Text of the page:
jpa-spec
  1. jpa-spec
  2. JPA_SPEC-55

Add variant of EntityManager#merge that modifies argument instead of returning new instance

    Details

    • Type: New Feature New Feature
    • Status: Open
    • Priority: Major Major
    • Resolution: Unresolved
    • Labels:
      None

      Description

      The EntityManager's persist method modifies its argument (the entity to be persisted) with generated data such as the Id.

      The merge method can also be used to persist a new entity, but has the additional benefit that it can also update the entity or any of its relations in the DB. merge however does not modify its argument but returns a new instance in which the generated data such as the Id is set.

      For some uses cases its needed to have the original entity instance be modified such as the persist method does, but with the semantics of the merge method.

      For instance, in a JSF application an existing (persistent but detached) entity is passed into an action method to add a new entity into e.g. a @OneToMany relation. When the action method returns, rendering of the page begins, which still has a reference to the original entity. Depending on the backing bean and template structure of the page in question, it might not be trivial to have the action method replace this original reference that was passed into it, and the kind of update that persist does would be far more convenient.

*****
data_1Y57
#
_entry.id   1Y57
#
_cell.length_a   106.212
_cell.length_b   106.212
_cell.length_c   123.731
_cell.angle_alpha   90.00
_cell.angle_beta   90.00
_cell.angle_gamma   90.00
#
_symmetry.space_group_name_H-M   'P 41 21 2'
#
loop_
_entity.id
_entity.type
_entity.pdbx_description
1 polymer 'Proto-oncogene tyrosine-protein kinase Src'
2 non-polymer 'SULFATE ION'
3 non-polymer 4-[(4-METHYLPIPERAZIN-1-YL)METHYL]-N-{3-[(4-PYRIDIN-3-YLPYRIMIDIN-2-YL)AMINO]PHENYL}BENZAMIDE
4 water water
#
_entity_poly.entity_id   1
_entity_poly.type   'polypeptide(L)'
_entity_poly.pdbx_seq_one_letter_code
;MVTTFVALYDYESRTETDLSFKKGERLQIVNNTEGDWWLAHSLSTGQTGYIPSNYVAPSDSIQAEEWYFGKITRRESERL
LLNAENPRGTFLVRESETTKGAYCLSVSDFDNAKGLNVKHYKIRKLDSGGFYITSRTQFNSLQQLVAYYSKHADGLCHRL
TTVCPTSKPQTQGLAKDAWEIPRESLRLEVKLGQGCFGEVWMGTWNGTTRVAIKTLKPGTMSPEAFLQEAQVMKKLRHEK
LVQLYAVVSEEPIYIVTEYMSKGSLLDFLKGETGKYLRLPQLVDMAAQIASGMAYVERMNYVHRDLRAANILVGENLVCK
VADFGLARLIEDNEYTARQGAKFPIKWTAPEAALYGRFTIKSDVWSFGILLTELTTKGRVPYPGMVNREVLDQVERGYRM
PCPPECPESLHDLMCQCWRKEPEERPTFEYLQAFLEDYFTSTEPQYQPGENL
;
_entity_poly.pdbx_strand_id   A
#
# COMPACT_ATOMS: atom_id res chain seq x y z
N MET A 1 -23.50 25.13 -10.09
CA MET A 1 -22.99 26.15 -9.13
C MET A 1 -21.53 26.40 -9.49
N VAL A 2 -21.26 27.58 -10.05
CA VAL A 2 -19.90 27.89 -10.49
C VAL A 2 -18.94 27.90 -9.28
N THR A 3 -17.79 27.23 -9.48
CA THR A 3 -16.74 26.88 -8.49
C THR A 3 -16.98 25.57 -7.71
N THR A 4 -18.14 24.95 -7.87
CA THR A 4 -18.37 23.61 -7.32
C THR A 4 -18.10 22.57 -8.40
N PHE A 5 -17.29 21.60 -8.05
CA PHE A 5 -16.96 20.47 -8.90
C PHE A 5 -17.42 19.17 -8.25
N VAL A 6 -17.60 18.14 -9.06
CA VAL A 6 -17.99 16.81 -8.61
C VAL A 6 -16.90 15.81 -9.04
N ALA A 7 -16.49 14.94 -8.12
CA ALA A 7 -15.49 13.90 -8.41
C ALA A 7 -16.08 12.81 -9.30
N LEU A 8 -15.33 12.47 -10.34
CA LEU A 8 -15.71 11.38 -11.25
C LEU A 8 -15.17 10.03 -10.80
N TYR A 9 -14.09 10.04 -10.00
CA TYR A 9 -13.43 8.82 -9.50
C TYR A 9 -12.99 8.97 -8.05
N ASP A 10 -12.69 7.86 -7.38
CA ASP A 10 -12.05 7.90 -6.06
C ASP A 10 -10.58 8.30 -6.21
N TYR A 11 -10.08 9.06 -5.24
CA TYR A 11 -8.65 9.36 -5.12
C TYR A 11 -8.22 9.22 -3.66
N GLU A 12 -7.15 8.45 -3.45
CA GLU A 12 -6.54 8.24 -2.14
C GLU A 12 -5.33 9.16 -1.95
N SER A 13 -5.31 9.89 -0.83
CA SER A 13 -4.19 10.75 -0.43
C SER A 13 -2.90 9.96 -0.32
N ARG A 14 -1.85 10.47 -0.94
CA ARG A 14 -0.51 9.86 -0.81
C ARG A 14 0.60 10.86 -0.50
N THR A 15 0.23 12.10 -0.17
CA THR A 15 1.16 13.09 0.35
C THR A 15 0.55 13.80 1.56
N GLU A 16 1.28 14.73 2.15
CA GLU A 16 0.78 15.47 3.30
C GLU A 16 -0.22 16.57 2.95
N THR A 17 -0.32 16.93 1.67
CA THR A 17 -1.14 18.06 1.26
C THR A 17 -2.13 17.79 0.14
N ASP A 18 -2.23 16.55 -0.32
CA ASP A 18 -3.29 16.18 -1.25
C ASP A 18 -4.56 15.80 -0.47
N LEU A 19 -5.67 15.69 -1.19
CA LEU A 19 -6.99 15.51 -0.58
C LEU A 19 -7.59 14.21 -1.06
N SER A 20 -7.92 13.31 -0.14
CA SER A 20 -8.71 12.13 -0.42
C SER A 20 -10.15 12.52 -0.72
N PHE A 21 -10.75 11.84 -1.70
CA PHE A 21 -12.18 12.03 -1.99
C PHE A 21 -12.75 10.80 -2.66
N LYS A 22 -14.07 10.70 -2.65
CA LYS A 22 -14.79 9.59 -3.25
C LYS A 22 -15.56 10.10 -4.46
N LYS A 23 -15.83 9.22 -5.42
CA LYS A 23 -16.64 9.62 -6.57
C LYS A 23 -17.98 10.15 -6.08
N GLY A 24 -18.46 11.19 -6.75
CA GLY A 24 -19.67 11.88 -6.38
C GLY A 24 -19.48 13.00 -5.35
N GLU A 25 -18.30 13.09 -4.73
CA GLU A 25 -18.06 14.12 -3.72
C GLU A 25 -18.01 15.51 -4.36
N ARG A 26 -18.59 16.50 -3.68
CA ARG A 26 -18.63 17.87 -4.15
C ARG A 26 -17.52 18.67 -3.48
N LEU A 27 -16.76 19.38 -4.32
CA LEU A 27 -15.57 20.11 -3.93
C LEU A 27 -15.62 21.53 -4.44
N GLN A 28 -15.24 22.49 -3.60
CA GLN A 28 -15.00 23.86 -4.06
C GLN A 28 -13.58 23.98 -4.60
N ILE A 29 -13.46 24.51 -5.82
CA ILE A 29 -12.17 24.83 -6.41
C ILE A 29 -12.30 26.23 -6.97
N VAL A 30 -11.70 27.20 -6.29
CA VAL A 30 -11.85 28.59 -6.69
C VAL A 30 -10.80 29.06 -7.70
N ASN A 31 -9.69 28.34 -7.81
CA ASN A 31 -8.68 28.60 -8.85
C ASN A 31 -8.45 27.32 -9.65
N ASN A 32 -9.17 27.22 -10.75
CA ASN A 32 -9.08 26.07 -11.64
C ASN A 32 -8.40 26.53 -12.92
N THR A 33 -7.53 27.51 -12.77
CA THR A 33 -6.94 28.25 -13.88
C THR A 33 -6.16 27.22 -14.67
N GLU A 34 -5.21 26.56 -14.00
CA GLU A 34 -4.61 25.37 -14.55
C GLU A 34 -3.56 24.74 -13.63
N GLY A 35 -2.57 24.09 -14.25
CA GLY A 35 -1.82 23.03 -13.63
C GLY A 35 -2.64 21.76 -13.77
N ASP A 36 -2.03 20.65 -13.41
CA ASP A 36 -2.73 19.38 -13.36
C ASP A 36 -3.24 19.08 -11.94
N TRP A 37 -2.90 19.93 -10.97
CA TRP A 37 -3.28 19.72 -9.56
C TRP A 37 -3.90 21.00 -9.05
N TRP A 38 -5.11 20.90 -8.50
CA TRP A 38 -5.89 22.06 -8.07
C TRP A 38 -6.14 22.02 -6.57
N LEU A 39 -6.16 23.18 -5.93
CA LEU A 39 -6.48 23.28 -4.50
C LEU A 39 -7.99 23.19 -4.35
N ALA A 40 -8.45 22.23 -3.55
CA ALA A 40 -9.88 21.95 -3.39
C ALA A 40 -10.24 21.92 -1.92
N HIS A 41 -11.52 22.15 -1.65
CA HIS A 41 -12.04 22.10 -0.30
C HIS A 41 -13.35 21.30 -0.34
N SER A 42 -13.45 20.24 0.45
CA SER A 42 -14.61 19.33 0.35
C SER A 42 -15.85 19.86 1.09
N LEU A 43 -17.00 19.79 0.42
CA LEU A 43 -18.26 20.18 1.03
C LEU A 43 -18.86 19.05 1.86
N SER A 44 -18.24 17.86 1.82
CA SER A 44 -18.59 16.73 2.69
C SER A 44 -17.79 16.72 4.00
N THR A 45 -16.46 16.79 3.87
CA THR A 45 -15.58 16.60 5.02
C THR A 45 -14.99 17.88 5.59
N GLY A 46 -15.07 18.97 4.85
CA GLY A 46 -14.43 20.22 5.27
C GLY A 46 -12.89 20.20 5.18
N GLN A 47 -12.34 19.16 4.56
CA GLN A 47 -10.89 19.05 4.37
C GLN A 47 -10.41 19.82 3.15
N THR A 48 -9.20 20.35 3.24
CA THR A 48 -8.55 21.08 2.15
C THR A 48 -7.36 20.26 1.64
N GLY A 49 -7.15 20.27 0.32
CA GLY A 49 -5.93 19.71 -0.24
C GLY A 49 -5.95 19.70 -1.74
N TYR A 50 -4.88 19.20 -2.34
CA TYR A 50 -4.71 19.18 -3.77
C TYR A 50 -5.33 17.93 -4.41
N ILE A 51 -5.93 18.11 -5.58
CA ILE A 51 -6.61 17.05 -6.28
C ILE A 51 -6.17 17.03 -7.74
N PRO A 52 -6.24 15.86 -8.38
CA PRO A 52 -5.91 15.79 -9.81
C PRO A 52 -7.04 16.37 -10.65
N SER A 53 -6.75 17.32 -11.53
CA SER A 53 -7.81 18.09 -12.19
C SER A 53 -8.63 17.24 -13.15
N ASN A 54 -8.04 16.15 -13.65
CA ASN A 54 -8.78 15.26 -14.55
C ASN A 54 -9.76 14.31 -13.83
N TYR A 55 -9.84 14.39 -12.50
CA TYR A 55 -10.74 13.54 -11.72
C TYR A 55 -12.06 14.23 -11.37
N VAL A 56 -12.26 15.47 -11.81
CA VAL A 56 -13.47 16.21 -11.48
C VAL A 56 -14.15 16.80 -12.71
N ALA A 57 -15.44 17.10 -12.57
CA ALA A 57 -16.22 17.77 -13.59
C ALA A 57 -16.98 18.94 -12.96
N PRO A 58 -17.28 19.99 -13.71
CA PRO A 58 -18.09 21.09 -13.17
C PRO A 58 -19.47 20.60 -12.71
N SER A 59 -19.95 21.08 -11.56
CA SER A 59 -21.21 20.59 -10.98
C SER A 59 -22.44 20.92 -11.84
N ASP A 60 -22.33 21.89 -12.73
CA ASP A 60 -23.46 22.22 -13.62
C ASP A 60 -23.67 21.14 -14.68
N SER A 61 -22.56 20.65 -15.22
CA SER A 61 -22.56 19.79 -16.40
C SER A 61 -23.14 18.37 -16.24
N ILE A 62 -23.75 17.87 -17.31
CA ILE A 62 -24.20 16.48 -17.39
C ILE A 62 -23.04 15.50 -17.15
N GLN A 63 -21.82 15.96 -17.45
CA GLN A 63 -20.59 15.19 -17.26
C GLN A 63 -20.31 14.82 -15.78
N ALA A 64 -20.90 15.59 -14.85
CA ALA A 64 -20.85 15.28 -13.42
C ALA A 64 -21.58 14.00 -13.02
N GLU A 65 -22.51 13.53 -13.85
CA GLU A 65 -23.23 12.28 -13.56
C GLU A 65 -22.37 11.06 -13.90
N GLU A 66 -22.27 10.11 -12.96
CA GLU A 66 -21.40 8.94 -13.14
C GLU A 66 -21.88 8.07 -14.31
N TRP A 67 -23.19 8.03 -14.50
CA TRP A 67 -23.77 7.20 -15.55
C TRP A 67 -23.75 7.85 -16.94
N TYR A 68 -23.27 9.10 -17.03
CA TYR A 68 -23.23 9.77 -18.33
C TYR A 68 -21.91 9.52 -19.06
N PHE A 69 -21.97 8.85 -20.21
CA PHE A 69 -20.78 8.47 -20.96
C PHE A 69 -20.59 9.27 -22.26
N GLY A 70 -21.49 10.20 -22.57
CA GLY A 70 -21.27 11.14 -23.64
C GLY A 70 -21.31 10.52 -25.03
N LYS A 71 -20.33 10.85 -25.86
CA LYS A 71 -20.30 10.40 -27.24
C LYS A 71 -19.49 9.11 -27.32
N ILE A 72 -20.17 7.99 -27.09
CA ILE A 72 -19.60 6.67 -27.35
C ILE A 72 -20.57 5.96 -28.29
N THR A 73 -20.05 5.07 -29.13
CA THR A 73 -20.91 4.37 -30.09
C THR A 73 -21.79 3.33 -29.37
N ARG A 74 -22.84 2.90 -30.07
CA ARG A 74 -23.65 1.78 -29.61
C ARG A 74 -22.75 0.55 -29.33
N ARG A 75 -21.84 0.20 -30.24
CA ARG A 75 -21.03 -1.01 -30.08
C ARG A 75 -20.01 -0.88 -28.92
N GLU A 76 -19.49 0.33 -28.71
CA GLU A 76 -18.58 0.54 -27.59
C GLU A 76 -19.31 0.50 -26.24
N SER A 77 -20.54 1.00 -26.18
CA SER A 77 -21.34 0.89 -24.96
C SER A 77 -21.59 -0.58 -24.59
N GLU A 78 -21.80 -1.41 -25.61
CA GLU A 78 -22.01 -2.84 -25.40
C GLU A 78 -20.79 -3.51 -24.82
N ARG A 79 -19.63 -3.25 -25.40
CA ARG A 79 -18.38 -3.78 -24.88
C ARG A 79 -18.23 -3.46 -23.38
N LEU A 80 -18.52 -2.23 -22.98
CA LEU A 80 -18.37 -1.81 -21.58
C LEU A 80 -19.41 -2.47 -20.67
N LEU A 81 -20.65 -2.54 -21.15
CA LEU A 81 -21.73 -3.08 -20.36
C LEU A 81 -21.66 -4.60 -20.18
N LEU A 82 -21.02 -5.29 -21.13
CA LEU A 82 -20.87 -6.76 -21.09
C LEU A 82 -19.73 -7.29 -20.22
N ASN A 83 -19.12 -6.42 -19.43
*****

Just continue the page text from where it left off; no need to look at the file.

For this I would like to request adding a variant of EntityManager#merge that modifies its argument instead of returning a new instance.

      Alternatively a refresh method that accepts detached entities could also work for the above mentioned use case. Yet another alternative might be having an attach method that makes its argument attached, overwriting fields in that argument if an entity with the same identity happened to be present in the persistence context, but contrary to merge not updating any data in the database.

        Activity

        arjan tijms created issue -
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        ymajoros added a comment - - edited

        What if you end up having multiple instances referring to the same row in database? They would all end up in PC??

        If you do this in JSF, you really need to use the returned entity. If you can't do that, you have an architecture problem anyway.

        persist() returns the same entity because it's new, and this guaranteed to be unique. You can't do that with updates.

        Just curious: I don't really get your description of an attach() method that wouldn't update the database. Why would you want to have it managed by PC, but not updating the database? This is quite contrary to the basic ideas of JPA. Or am I missing something in your explanations?

        Show
        ymajoros added a comment - - edited What if you end up having multiple instances referring to the same row in database? They would all end up in PC?? If you do this in JSF, you really need to use the returned entity. If you can't do that, you have an architecture problem anyway. persist() returns the same entity because it's new, and this guaranteed to be unique. You can't do that with updates. Just curious: I don't really get your description of an attach() method that wouldn't update the database. Why would you want to have it managed by PC, but not updating the database? This is quite contrary to the basic ideas of JPA. Or am I missing something in your explanations?

          People

          • Assignee:
            Unassigned
            Reporter:
            arjan tijms
          • Votes:
            1 Vote for this issue
            Watchers:
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            Dates

            • Created:
              Updated: